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Get good marks for planning – Registered Education Savings Plans (RESPs)April 9, 2015 Education
It’s never too early to start planning for your children’s education, even if they are still toddlers. It’s simply good financial planning. It’s good retirement planning as well by reducing the likelihood of parents having to dip into retirement savings or take out loans during that decade running up to retirement age when their children are starting to head off to college.
Enter the Registered Educational Savings Plan- RESP- a savings account allowing you to defer tax on savings income for a child’s education. While there are non-registered educational saving strategies (such as family trusts and intrust-for-accounts), an RESP offers several benefits including:
- tax-deferred growth on your investment contributions
- Canada Education Savings Grant (CESG) available through the federal government
- flexibility in education savings and planning
Making the most of your savings.
The secret to growing your savings is to start early and contribute as much as you can. Beginning in 2007, there was no longer a specific annual maximum contribution. There is, however, a lifetime limit that has been increased to $50,000 from $42,000 per child. Even though RESP contributions are not tax deductible like those of a Registered Retirement Savings Plan (RRSP), your contributions are tax-sheltered during the life of the RESP. When the funds are withdrawn to pay for post-secondary education, the funds are taxable in the hands of the student – who is typically in a lower income tax bracket than the subscriber.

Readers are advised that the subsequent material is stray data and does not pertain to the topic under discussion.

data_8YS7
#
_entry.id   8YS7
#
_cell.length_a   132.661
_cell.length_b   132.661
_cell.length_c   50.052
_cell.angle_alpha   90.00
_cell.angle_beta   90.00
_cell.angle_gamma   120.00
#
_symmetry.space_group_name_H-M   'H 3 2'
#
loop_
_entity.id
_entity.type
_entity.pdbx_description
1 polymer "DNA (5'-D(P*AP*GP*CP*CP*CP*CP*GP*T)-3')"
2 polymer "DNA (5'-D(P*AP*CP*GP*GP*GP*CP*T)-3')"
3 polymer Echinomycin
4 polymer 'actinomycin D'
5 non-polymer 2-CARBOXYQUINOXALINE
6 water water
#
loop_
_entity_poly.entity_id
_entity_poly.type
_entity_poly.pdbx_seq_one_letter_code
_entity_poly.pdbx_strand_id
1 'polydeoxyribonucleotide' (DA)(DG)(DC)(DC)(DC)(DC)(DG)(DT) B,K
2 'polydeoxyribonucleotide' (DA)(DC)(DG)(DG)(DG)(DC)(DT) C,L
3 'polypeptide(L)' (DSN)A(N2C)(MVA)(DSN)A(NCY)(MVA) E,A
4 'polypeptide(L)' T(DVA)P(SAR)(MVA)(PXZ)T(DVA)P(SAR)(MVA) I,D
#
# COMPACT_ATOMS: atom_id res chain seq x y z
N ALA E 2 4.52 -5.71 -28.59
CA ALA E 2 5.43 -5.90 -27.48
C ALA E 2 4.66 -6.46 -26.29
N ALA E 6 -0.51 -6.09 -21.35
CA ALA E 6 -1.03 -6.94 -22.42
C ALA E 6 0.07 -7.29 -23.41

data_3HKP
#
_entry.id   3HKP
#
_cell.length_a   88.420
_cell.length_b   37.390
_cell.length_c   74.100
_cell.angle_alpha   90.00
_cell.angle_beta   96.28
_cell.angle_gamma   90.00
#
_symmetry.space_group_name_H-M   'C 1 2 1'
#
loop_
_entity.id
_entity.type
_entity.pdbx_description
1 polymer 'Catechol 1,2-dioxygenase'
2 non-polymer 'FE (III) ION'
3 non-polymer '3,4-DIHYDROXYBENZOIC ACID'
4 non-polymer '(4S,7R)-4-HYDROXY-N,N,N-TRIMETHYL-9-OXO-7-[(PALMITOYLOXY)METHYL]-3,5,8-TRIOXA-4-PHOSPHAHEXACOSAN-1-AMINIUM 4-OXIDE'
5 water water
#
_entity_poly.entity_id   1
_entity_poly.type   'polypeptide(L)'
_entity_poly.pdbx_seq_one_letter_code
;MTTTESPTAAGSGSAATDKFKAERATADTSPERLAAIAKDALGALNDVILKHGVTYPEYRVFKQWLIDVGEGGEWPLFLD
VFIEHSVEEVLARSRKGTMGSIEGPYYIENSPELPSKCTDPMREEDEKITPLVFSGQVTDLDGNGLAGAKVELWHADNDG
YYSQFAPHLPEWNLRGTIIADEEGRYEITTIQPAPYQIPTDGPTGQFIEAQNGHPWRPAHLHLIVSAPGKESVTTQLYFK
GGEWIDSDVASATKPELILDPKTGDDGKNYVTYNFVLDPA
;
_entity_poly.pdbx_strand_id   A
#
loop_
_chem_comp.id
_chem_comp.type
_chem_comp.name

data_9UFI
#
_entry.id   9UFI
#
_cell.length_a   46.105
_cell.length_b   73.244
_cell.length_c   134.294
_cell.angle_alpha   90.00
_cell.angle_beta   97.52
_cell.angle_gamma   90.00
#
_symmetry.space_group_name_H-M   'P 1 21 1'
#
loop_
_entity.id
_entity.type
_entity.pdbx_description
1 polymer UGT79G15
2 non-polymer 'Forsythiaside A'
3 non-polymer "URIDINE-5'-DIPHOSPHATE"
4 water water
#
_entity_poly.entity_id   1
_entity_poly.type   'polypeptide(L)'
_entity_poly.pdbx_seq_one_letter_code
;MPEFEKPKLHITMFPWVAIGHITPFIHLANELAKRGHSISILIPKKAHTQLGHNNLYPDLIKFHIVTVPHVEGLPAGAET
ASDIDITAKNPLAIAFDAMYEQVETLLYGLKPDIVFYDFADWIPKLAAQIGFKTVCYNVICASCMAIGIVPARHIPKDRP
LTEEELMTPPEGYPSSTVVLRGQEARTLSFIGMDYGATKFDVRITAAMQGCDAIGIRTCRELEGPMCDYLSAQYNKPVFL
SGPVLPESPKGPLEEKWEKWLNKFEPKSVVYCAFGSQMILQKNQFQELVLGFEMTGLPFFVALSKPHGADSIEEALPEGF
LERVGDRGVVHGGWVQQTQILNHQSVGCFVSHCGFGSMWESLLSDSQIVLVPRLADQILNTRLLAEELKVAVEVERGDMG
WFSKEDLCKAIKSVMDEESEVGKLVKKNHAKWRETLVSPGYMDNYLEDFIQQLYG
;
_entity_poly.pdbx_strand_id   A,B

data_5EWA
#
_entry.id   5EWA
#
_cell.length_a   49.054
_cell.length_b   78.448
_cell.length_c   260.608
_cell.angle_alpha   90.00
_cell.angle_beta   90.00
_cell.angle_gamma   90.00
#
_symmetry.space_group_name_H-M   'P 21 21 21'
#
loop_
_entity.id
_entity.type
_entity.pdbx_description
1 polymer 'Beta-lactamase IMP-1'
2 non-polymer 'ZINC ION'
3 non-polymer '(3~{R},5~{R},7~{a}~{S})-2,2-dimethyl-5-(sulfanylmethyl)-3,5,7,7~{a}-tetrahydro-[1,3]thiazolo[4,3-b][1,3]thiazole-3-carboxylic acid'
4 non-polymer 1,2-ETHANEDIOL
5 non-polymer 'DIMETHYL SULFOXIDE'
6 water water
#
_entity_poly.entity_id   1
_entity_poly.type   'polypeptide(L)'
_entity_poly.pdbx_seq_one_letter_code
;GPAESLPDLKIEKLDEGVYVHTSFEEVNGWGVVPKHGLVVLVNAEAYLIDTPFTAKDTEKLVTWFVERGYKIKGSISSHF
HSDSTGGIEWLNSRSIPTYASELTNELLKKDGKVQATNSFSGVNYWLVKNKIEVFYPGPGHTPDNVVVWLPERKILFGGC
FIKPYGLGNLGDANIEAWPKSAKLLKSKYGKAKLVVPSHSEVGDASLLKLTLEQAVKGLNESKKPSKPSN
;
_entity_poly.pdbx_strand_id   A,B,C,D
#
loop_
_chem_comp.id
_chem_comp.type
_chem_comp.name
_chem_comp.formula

To promote saving for a child’s education and to give a boost to RESPs, the government introduced the Basic and Additional Canada Education Savings Grant. The Basic CESG, which is deposited directly into the RESP itself, is equal to 20% of the annual contributions made to an RESP, to a maximum of $1,000 per year per child, depending on the availability of CESG carryforward. The CESG is not included in determining the lifetime $50,000 RESP contribution limit.